Dr. Cameron Thraen, Milk Marketing Specialist, Ohio State University, Additional milk marketing information by Dr. Thraen
Much discussion these days centers on national milk production and how it can be managed, voluntarily or involuntarily, with the aim of keeping milk prices strong. But, the truth of the matter is that a strong and growing demand for product is what is required over the long haul to ensure good market prices for milk. A demand that continues to grow will simultaneously absorb a growing supply and provide good market prices. In this article, I will review some of the longer term trends in per capita demand for fluid milk and dairy products. My source of data is the USDA Livestock, Dairy and Poultry Outlook, United States Department of Agriculture, Economic Research Service (http://www.ers.usda.gov/publications/ldp). The time period is 1975 through 2004 (see Figure 1). The dairy products are: fluid milk, cheese, ice cream, butter, cottage cheese, and yogurt.
Fluid Milk Products: The news here is not good. The long term trend for all beverage milk products is down. Per capita sales of all beverage milk is only 74% of what it was in 1975. Whole milk is down to 35% of 1975 levels. Lower fat milk peaked in the early 1990's at 100 lb per capita and has declined over the last decade to 50 lb per person. In spite of clever and attractive ads and renewed efforts to get younger people back to drinking milk, the beverage group continues to lose out to other types of beverage drinks.
Cheese: The news here is much better than the fluid beverage category. The All Cheese group (American, Italian, and Miscellaneous) has increased steadily over the 1975 to 2004 period. All cheese per capita consumption was 14 lb in 1975 and was 32 lb in 2004. The real growth product in the cheese group has been the Italian Mozzarella. Mozzarella use per person was 2 lb in 1975 and increased to 10 lb in 2004. For the natural American cheeses, Cheddar leads the way with 11 lb per capita in 2004. However, this has not been a growth product since the mid 1980's. In the miscellaneous group (cream cheese, Neufchatel, Swiss, Munster, and others), it is the cream cheese and Neufchatel group showing the growth potential. This category accounts for just over 2 lb per capita in this group which showed 5.5 lb per person use in 2004.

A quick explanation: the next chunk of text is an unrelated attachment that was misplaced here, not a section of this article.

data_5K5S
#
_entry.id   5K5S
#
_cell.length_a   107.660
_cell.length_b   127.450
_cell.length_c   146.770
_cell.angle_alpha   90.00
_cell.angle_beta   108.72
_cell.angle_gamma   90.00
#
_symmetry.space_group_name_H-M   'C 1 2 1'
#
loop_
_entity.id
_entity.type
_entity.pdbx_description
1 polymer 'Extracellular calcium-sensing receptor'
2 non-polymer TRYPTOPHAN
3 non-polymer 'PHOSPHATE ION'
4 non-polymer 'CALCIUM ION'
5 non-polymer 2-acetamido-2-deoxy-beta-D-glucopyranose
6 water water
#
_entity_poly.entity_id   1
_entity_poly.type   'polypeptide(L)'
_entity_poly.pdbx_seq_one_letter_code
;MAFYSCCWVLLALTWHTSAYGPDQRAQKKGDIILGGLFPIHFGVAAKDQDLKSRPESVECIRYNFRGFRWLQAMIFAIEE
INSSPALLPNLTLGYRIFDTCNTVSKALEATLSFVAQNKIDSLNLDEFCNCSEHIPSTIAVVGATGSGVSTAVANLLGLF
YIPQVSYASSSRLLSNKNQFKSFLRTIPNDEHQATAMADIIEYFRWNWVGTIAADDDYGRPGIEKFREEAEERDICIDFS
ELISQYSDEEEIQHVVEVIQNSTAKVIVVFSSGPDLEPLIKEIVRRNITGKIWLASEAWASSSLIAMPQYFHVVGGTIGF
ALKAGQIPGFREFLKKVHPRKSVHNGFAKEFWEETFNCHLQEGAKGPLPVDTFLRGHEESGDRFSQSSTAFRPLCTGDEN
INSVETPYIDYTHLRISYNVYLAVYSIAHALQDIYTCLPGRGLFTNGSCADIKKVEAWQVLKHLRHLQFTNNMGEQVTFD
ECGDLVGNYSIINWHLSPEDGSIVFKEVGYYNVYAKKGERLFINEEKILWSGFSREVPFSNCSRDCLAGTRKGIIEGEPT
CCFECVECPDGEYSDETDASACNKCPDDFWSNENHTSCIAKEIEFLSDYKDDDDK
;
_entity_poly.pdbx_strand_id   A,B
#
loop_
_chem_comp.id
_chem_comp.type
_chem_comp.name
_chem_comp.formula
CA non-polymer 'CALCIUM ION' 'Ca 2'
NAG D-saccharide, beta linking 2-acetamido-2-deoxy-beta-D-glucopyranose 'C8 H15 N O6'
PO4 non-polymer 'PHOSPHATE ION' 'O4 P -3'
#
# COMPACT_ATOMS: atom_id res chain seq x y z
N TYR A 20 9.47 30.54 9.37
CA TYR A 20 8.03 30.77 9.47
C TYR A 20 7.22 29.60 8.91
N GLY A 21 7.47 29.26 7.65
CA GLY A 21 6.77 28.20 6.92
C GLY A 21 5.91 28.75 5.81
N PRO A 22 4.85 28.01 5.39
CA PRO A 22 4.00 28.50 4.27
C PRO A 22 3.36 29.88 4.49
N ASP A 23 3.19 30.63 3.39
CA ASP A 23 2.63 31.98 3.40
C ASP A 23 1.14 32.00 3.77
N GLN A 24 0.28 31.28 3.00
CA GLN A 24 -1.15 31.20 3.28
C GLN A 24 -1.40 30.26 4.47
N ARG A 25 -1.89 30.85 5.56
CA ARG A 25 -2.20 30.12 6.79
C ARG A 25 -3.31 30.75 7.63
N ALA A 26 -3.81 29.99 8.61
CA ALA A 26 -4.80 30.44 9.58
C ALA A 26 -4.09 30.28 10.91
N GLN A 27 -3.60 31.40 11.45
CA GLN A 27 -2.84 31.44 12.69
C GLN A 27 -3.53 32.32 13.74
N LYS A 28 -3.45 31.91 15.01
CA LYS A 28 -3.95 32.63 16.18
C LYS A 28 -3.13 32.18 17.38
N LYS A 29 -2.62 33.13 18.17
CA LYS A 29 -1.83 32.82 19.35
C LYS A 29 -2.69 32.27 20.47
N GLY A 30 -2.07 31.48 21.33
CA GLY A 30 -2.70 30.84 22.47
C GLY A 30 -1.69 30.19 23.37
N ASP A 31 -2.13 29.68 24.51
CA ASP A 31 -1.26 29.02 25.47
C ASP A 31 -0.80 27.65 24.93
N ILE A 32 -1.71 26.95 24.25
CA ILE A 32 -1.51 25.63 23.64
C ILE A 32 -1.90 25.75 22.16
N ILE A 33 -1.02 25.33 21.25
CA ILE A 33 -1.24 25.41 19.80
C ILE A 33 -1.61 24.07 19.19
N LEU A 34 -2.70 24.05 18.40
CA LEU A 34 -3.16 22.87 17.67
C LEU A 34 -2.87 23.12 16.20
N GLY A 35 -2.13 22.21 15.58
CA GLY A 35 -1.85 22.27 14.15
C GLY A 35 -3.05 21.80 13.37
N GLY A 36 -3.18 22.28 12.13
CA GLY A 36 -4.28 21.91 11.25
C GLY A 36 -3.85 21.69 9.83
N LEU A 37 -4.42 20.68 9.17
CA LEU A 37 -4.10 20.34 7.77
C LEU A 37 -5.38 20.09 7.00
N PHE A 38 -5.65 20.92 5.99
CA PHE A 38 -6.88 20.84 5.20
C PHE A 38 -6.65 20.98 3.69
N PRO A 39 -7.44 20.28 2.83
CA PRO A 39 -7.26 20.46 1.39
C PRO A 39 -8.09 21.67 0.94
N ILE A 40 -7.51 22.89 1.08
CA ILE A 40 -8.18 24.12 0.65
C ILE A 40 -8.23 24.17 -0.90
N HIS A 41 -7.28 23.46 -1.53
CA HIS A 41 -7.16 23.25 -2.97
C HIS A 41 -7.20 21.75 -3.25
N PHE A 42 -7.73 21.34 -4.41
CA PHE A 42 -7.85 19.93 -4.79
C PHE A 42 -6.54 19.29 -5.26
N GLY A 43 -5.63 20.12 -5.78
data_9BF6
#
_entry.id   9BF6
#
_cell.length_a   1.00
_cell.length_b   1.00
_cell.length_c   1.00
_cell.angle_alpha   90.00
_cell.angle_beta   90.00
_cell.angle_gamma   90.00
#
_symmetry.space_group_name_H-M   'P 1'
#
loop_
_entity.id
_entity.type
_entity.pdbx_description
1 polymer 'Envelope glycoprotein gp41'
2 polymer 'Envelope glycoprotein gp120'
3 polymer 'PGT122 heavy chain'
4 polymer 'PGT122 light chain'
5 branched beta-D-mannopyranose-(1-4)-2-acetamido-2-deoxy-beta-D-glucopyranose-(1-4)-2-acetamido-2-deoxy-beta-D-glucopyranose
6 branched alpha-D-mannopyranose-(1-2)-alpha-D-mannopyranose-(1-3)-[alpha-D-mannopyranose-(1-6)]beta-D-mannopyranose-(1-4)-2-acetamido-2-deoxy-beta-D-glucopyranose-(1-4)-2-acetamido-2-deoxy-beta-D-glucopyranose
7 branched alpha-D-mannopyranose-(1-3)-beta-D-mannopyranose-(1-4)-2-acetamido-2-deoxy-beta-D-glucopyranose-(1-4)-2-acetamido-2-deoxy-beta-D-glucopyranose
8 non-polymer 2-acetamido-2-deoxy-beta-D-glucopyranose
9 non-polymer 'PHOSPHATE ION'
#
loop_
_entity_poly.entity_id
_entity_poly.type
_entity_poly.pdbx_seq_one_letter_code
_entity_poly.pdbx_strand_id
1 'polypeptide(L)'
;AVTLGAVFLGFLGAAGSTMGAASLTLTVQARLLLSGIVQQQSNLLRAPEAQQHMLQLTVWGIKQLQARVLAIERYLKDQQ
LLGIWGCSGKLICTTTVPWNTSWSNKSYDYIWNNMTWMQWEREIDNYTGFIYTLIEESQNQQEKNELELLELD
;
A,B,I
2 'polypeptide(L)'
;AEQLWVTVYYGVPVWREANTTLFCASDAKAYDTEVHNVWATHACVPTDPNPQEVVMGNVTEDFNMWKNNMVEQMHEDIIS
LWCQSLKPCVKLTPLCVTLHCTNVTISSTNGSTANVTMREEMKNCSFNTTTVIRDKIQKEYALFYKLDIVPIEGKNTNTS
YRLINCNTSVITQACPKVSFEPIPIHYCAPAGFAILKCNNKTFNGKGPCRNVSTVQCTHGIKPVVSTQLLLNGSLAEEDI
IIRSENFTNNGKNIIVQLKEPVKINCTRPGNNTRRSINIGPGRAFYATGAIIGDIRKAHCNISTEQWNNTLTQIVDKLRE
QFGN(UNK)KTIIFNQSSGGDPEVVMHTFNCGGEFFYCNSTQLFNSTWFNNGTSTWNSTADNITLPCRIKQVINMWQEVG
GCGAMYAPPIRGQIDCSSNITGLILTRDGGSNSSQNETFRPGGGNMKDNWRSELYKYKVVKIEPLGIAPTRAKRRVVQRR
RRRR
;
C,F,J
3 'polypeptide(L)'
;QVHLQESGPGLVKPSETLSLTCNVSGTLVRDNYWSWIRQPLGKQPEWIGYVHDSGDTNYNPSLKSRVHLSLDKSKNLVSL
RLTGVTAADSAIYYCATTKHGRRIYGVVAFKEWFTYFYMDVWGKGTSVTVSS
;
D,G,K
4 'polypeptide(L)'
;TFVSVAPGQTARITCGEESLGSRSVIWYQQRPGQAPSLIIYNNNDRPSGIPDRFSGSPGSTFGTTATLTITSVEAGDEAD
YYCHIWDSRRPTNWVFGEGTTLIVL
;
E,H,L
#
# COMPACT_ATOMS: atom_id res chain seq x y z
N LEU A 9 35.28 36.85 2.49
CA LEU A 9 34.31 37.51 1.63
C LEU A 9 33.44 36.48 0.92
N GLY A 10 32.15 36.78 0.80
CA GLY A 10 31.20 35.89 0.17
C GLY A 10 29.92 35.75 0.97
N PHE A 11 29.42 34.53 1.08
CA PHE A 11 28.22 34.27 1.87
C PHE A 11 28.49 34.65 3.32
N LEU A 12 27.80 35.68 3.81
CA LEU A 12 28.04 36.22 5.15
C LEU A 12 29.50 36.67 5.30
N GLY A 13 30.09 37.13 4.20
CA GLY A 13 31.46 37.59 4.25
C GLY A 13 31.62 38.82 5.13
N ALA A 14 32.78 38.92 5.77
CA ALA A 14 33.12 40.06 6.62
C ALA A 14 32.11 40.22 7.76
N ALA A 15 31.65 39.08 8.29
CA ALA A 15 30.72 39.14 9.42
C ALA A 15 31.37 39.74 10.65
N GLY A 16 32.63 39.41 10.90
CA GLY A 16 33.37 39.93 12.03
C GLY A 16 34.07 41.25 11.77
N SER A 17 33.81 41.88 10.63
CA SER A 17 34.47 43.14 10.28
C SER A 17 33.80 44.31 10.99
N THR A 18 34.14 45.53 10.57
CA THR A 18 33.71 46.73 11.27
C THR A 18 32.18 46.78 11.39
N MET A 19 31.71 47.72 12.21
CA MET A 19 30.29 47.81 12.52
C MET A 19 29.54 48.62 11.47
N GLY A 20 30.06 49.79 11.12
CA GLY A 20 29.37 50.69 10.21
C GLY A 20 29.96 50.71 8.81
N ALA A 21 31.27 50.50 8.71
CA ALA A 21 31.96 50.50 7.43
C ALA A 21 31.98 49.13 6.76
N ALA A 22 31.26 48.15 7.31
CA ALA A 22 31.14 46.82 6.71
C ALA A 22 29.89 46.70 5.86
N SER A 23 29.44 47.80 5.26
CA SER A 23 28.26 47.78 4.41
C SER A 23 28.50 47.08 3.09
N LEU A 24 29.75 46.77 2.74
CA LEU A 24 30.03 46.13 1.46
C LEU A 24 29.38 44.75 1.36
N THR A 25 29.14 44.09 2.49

Butter and Cottage cheese: There is not much to report for these products. Per capita butter use has been flat over the past 30 years. It appears that we have a use for just under 5 lb per person and no more than that amount. Per capita cottage cheese use has declined over the 30 year period from about 5 lb to just over 2 lb per person.
Ice Cream and Yogurt: The trend for ice cream over the 1975 to 2004 period is down. Per capita use for ice cream was just over 26 lb back in 1975 and now stands at 23 lb. Yogurt, on the other hand, has increased over this period from 2 lb per person to 9 lb.
In summary, this chart tells us what we need to know about the demand for dairy products in the United States (source: Marketing Service Bulletin, FMMO 32, August 2005). On a milk equivalent basis, we consume over 300 lb of milk in the form of cheese. This is 100 lb more than our consumption of fluid milk and cream products.
Figure 1. Per capita consumption of dairy products in the US from 1975 through 2004.
If you like to stay up-to-date as to the opportunities for getting better than average prices for your milk, be sure to bookmark my Ohio Dairy Web (http://aede.osu.edu/programs/ohiodairy/) and visit daily. My current milk price outlook can be viewed on the web. This outlook is updated each month (http://aede.osu.edu/programs/ohiodairy/ProActivePricing/priceforecast.htm).
For a complete update on current market conditions, futures, and options markets, and policy issues of importance to Ohio and Federal Order 33 producers go to my web site, Ohio Dairy Web 2004, and click on Cam's Price Outlook.